8.4. Taylor Series

Example 8.4.18 (f): Finding Taylor Series by Division

Use long division to divide two known series until a pattern emerges:


  1. Find the Taylor series centered at zero for f(x) = sin(x)/x.
  2. Find the first 3 non-zero terms of the Taylor series centered at zero for g(x) = tan(x)

Let's consider the first function f(x) = sin(x)/x. We know the series for the sin function:

sin(x) = x - 1/3! x3 + 1/5! x5 - ... = (-1)n/(2n+1)! x2n+1

Instead of dividing by x we can now multiply through by 1/x

sin(x)/x = 1/x sin(x) =
        = 1/x (x - 1/3! x3 + 1/5! x5 - ... ) =
        = 1 - 1/3! x2 + 1/5! x4 - ... =
        = (-1)n/(2n+1)! x2n

This series representation is valid for all x.

Please note that this works because the constant term a0 of the Taylor series for sin(x) is zero so that the series starts with x. If we divided by, say, x2 the resulting series would not be a Taylor series. In fact, series where positive and negative powers of x are allowed are called Laurent series and are studied extensively in a course on Complex Analysis.

Bonus Question: If you tried to find the series expansion for cos(x)/x, would you get a Taylor series or a Laurent series?

Finally, let's find the series for tan(x), or at least - as requested - the first three terms. Our first impulse might be to take derivatives - let's try that:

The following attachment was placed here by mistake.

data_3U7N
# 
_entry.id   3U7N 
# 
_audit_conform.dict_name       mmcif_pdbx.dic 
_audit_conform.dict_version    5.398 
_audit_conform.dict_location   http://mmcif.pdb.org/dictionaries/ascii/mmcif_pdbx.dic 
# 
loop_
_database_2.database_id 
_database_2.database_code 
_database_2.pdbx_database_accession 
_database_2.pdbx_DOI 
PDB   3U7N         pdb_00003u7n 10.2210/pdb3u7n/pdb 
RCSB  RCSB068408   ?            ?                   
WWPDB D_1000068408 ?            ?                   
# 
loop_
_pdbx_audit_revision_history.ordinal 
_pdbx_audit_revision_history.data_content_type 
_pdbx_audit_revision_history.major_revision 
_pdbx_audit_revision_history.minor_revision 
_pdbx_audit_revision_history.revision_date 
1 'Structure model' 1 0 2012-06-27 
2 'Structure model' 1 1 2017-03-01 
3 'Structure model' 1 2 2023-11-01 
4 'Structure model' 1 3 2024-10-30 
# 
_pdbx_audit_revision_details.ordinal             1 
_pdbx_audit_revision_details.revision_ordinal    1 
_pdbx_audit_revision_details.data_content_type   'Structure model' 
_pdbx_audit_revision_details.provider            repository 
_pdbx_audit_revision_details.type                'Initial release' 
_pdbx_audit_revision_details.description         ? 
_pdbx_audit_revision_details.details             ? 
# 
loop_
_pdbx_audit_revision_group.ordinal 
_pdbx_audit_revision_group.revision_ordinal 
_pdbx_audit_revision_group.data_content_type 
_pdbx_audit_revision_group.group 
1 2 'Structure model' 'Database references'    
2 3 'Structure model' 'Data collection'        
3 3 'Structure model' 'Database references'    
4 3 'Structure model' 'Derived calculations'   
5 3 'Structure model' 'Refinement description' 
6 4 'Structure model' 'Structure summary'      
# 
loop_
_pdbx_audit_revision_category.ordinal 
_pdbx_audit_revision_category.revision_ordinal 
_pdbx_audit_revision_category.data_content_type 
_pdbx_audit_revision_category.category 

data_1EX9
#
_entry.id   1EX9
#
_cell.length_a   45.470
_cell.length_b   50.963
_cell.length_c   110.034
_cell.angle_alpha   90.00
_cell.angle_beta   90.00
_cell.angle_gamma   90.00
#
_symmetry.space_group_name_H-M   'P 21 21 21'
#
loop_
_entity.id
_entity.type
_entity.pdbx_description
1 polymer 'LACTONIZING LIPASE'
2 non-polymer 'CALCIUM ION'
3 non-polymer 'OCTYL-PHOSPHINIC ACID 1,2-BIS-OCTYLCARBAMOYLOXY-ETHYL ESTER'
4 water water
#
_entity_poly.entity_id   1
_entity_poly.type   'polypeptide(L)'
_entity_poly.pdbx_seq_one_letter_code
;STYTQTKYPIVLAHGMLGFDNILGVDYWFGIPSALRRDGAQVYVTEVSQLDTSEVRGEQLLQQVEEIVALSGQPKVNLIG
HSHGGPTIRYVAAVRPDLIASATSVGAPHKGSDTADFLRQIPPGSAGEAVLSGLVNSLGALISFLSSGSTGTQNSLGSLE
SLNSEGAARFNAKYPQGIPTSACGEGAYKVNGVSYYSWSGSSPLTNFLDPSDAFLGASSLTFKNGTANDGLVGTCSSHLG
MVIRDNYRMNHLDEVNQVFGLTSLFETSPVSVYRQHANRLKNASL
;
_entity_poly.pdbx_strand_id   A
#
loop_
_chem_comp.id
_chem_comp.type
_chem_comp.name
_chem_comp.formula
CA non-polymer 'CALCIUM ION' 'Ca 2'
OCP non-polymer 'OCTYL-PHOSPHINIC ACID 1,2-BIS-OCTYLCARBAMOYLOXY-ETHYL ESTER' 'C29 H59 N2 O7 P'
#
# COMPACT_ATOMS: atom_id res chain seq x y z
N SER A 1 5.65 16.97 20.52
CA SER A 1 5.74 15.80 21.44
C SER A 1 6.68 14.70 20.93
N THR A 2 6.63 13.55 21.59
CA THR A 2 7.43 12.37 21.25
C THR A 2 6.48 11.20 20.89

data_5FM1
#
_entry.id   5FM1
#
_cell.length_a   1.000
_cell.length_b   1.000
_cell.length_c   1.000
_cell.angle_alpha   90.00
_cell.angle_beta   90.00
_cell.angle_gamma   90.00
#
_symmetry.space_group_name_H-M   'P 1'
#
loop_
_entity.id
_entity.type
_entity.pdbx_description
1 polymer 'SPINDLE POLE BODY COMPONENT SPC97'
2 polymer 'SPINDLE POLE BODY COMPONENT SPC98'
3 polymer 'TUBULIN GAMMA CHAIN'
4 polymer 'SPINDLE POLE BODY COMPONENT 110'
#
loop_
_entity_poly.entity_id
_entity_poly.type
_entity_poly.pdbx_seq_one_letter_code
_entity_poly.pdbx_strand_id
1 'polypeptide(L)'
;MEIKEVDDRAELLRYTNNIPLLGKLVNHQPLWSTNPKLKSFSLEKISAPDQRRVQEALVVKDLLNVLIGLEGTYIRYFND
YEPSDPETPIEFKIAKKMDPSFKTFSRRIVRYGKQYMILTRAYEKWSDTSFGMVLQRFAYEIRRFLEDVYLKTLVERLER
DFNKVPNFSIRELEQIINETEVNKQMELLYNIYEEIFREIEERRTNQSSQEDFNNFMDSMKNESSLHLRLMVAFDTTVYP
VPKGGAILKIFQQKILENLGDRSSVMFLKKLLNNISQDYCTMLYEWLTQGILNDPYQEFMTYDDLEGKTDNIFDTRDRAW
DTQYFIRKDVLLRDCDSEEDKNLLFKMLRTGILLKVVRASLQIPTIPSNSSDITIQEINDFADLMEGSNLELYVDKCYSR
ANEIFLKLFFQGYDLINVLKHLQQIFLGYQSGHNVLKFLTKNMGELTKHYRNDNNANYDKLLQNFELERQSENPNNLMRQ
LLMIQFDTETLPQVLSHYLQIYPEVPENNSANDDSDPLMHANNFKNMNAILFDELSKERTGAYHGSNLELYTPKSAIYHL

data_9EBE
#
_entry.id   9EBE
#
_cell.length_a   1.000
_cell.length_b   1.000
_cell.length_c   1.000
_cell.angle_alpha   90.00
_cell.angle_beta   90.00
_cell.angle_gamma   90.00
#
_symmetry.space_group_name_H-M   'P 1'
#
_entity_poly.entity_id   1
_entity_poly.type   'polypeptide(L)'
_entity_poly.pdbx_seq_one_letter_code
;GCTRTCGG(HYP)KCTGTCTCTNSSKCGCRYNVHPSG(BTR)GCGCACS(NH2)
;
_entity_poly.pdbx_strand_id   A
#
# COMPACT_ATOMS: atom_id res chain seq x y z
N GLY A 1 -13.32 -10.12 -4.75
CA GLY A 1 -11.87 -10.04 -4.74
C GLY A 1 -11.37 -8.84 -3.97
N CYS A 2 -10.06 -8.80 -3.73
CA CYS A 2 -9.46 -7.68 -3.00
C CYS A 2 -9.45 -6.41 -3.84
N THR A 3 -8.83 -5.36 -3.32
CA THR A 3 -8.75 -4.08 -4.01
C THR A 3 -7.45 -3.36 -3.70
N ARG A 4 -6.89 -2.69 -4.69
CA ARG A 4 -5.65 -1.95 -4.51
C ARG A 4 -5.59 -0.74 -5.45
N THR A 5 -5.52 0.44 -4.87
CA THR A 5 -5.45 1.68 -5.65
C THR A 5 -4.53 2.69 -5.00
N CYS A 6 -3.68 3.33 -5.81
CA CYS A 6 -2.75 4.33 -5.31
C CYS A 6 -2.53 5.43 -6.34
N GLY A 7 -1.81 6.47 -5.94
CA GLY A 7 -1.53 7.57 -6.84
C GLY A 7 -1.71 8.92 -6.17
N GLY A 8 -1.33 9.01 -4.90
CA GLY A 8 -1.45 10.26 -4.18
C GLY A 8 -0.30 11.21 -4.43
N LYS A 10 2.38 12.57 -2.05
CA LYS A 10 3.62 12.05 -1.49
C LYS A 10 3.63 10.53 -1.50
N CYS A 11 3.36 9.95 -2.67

f(x) = tan(x) f(0) = 0 a0 = 0
f '(x) = sec2(x) f '(0) = 1 a1 = 1/1! = 1
f ''(x) = 2 sec2(x) tan(x) f ''(0) = 0 a2 = 0
f '''(x) = 2 sec2(x)(2 tan2(x) + sec2(x)) f '''(0) = 2 a3 = 2/3! = 1/3

We found two non-zero terms and we could take one or more derivative to see if the next term works out to be not zero. But taking more derivatives gets more and more complicated, so we'll try a different solution: long division (not necessarily your favorite thing, I know).

Step 0: Since tan(x) = sin(x)/cos(x) and we know the series for both of these trig functions, we start our long division problem by writing:

Step 1: We divide the first term of the first "polynomial" (x) by the first term of the second polynomial (1) to get the first term of the answer (x/1 = x). Then we distribute that term back in, change signs, and add:

Step 2: Now we divide the first term of the resulting "polynomial" ((1/2! - 1/3!)x3) by the first term of the divisor, distribute the answer back in, change signs, and add:

Step 3: One more time gives us the third non-zero coefficient:

Thus, using long division we get as the first few non-zero terms:

As an added benefit we can also see that all even coefficients a2k = 0 (and thus also f (2k)(0) = 0). With a little effort you might even be able to see the pattern to determine the general term an ...

To verify our computation, you'll see below the graph of f(x) = tan(x). Click on Options and enter an appropriate 5-th degree polynomial that will best approximate f near x = 0.

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